Straight back syndrome

Last revised by Daniel J Bell on 16 Dec 2018

Straight back syndrome refers to decreased thoracic kyphosis ("flattening") and decreased anteroposterior thoracic diameter, such that there is compression of cardiovascular or bronchial structures. 

It should not be confused with flat back syndrome, which refers to decreased lumbar lordosis, often in the setting of spinal fusion and without intrathoracic compression 3.

Clinical presentation

Most patients are asymptomatic. On precordial auscultation, individuals with this condition can have an ejection systolic murmur over the pulmonary area due to compression of the right ventricular outflow tract (RVOT) 2. Uncommonly, patients may complain of chest pain, palpitations and lightheadedness.

More rarely, patients may present with dyspnea, resulting from compression of the trachea or bronchi 6.

Radiographic features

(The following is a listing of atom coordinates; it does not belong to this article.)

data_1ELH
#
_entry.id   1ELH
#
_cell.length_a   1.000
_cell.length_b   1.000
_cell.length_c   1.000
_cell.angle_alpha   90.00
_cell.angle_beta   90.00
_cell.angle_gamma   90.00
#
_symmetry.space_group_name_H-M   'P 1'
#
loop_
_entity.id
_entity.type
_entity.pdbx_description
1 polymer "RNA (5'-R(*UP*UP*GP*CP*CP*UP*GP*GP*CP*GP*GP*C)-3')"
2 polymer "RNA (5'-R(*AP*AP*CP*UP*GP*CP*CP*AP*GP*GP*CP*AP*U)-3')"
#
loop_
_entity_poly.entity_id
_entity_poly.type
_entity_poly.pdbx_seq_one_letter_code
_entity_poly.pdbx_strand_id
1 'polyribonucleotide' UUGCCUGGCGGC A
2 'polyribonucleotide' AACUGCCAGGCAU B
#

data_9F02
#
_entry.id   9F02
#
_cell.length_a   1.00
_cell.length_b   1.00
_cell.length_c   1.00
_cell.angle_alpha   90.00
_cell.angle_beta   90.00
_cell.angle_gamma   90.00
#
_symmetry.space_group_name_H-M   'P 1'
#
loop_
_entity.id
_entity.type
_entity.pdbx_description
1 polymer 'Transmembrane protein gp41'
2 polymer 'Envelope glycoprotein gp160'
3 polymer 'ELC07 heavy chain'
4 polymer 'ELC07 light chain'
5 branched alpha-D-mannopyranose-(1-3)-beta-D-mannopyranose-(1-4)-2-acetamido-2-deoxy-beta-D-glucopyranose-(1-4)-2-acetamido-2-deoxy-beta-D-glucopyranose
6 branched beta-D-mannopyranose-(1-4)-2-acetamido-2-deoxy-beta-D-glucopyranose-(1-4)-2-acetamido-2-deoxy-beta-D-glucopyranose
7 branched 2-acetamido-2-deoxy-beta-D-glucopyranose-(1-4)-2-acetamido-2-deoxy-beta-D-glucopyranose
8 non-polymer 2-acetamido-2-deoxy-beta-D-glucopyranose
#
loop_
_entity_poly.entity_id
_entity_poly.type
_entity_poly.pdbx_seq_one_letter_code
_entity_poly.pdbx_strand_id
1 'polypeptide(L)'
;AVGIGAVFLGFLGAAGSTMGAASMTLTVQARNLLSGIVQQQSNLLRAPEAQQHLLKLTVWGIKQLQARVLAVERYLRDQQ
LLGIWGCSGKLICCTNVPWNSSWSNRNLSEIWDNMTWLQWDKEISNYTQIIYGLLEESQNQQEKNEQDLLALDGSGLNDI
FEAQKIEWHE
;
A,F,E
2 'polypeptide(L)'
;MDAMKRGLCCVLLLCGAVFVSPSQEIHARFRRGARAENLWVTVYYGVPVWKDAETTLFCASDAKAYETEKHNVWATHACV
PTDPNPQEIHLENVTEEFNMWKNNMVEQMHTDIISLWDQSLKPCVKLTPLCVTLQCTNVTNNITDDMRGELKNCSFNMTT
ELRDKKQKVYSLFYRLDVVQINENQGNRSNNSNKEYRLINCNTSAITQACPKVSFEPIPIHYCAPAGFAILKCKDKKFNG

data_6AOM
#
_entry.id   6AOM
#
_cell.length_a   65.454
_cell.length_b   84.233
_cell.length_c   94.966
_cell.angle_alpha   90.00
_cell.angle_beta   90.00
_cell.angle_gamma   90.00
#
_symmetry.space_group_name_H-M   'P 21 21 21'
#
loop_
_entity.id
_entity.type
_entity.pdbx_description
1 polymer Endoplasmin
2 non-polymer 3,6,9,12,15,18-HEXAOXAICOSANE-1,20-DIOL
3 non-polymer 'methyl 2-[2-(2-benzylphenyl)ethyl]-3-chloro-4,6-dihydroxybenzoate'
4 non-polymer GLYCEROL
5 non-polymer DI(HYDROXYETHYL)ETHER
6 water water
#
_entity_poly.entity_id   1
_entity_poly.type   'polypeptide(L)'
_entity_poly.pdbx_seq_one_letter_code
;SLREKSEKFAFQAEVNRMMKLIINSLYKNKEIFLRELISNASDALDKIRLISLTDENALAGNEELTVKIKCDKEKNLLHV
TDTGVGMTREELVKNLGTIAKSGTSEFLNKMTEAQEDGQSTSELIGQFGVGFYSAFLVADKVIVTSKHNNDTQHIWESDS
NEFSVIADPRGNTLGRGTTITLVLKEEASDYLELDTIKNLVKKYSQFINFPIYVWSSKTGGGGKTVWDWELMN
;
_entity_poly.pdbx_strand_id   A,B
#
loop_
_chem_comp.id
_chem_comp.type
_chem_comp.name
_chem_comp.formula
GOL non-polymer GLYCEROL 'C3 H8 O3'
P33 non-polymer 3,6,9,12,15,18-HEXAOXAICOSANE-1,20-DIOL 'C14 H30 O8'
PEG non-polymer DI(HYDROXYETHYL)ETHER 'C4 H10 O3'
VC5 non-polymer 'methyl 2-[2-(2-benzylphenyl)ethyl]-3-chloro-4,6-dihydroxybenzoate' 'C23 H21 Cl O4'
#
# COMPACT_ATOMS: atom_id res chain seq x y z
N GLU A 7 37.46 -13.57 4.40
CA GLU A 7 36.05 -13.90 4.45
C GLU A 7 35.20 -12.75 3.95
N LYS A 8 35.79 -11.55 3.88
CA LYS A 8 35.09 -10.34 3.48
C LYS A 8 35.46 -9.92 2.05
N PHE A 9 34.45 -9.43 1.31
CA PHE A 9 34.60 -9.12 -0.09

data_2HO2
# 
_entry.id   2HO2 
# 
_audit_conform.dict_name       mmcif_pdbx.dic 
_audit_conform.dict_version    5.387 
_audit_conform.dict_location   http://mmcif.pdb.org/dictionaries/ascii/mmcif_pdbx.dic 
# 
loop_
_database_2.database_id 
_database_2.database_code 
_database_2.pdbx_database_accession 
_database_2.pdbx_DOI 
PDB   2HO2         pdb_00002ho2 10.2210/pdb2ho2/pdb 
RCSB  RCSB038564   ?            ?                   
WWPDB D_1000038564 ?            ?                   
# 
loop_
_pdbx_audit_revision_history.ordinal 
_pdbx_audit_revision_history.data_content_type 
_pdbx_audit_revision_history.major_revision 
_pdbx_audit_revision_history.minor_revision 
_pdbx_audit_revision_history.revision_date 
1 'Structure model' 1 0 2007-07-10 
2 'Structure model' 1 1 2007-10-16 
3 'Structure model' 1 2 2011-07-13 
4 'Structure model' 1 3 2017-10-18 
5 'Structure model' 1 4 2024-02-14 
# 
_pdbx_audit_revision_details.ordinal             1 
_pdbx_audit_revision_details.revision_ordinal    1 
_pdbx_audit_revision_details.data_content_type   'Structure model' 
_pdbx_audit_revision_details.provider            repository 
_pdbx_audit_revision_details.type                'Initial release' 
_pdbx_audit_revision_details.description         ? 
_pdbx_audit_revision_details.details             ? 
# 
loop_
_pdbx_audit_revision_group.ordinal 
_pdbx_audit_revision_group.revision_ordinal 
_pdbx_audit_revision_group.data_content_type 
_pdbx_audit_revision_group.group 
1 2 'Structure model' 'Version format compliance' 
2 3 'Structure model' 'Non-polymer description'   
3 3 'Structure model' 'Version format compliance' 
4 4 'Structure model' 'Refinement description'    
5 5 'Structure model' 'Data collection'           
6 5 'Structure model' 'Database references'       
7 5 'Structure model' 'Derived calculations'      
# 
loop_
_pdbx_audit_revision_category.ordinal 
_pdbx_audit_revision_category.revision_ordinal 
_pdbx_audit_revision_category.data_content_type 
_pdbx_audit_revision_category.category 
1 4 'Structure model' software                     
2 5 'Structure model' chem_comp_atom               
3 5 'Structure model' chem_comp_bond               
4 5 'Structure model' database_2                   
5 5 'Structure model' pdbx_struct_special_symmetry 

Plain radiograph
  • loss of the normal kyphosis of the upper thoracic spine 2,4,5
  • the distance from the middle of the anterior border of the T8 vertebra to a vertical line connecting the anterior borders of T4 and T12 is <1.2 cm 2,4
  • the anteroposterior diameter on the lateral chest x-ray from anterior border of the T8 vertebra to the posterior border of the sternum is <10-11 cm 3
  • the cardiothoracic ratio is usually less than 0.5
  • the heart may be shifted leftwards with a prominence the main pulmonary artery 5

There is an association with mitral valve prolapse

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Cases and figures

  • Case 1
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